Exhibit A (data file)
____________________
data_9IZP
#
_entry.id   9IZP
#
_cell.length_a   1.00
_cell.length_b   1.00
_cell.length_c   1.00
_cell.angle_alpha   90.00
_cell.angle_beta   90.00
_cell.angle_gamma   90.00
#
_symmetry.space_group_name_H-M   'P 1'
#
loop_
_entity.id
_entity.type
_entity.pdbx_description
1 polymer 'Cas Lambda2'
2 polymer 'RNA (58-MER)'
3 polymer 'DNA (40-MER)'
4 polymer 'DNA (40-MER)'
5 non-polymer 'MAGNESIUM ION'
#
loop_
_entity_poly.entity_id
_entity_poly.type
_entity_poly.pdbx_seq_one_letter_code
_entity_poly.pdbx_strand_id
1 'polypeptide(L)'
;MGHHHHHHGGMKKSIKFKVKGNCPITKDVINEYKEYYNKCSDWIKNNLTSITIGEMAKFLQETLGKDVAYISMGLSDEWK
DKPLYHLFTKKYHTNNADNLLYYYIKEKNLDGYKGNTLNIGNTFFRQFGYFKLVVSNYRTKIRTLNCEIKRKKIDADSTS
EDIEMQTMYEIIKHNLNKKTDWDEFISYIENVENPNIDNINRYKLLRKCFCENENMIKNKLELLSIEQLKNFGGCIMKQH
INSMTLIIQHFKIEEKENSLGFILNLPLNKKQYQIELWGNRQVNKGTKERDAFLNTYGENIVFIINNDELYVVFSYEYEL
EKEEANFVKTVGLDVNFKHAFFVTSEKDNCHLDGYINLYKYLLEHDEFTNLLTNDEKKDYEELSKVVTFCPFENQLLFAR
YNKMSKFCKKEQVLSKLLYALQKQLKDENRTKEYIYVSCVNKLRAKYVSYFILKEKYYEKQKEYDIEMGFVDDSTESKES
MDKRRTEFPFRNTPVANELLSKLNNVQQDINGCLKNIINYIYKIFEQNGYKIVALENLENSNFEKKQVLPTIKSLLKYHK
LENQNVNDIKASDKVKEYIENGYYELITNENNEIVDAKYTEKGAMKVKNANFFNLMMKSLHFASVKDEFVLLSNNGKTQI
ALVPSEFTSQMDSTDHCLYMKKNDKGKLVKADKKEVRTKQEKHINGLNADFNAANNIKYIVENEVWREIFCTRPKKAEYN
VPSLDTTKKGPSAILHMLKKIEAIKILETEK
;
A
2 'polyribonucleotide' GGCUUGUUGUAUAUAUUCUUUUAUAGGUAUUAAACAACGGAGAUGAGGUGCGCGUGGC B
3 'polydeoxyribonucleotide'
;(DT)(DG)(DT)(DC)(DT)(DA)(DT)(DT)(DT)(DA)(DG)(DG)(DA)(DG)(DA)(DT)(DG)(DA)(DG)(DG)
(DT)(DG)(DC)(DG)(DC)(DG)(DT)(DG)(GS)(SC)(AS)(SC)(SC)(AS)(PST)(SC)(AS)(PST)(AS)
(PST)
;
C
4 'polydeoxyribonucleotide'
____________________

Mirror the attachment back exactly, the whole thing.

data_9IZP
#
_entry.id   9IZP
#
_cell.length_a   1.00
_cell.length_b   1.00
_cell.length_c   1.00
_cell.angle_alpha   90.00
_cell.angle_beta   90.00
_cell.angle_gamma   90.00
#
_symmetry.space_group_name_H-M   'P 1'
#
loop_
_entity.id
_entity.type
_entity.pdbx_description
1 polymer 'Cas Lambda2'
2 polymer 'RNA (58-MER)'
3 polymer 'DNA (40-MER)'
4 polymer 'DNA (40-MER)'
5 non-polymer 'MAGNESIUM ION'
#
loop_
_entity_poly.entity_id
_entity_poly.type
_entity_poly.pdbx_seq_one_letter_code
_entity_poly.pdbx_strand_id
1 'polypeptide(L)'
;MGHHHHHHGGMKKSIKFKVKGNCPITKDVINEYKEYYNKCSDWIKNNLTSITIGEMAKFLQETLGKDVAYISMGLSDEWK
DKPLYHLFTKKYHTNNADNLLYYYIKEKNLDGYKGNTLNIGNTFFRQFGYFKLVVSNYRTKIRTLNCEIKRKKIDADSTS
EDIEMQTMYEIIKHNLNKKTDWDEFISYIENVENPNIDNINRYKLLRKCFCENENMIKNKLELLSIEQLKNFGGCIMKQH
INSMTLIIQHFKIEEKENSLGFILNLPLNKKQYQIELWGNRQVNKGTKERDAFLNTYGENIVFIINNDELYVVFSYEYEL
EKEEANFVKTVGLDVNFKHAFFVTSEKDNCHLDGYINLYKYLLEHDEFTNLLTNDEKKDYEELSKVVTFCPFENQLLFAR
YNKMSKFCKKEQVLSKLLYALQKQLKDENRTKEYIYVSCVNKLRAKYVSYFILKEKYYEKQKEYDIEMGFVDDSTESKES
MDKRRTEFPFRNTPVANELLSKLNNVQQDINGCLKNIINYIYKIFEQNGYKIVALENLENSNFEKKQVLPTIKSLLKYHK
LENQNVNDIKASDKVKEYIENGYYELITNENNEIVDAKYTEKGAMKVKNANFFNLMMKSLHFASVKDEFVLLSNNGKTQI
ALVPSEFTSQMDSTDHCLYMKKNDKGKLVKADKKEVRTKQEKHINGLNADFNAANNIKYIVENEVWREIFCTRPKKAEYN
VPSLDTTKKGPSAILHMLKKIEAIKILETEK
;
A
2 'polyribonucleotide' GGCUUGUUGUAUAUAUUCUUUUAUAGGUAUUAAACAACGGAGAUGAGGUGCGCGUGGC B
3 'polydeoxyribonucleotide'
;(DT)(DG)(DT)(DC)(DT)(DA)(DT)(DT)(DT)(DA)(DG)(DG)(DA)(DG)(DA)(DT)(DG)(DA)(DG)(DG)
(DT)(DG)(DC)(DG)(DC)(DG)(DT)(DG)(GS)(SC)(AS)(SC)(SC)(AS)(PST)(SC)(AS)(PST)(AS)
(PST)
;
C
4 'polydeoxyribonucleotide'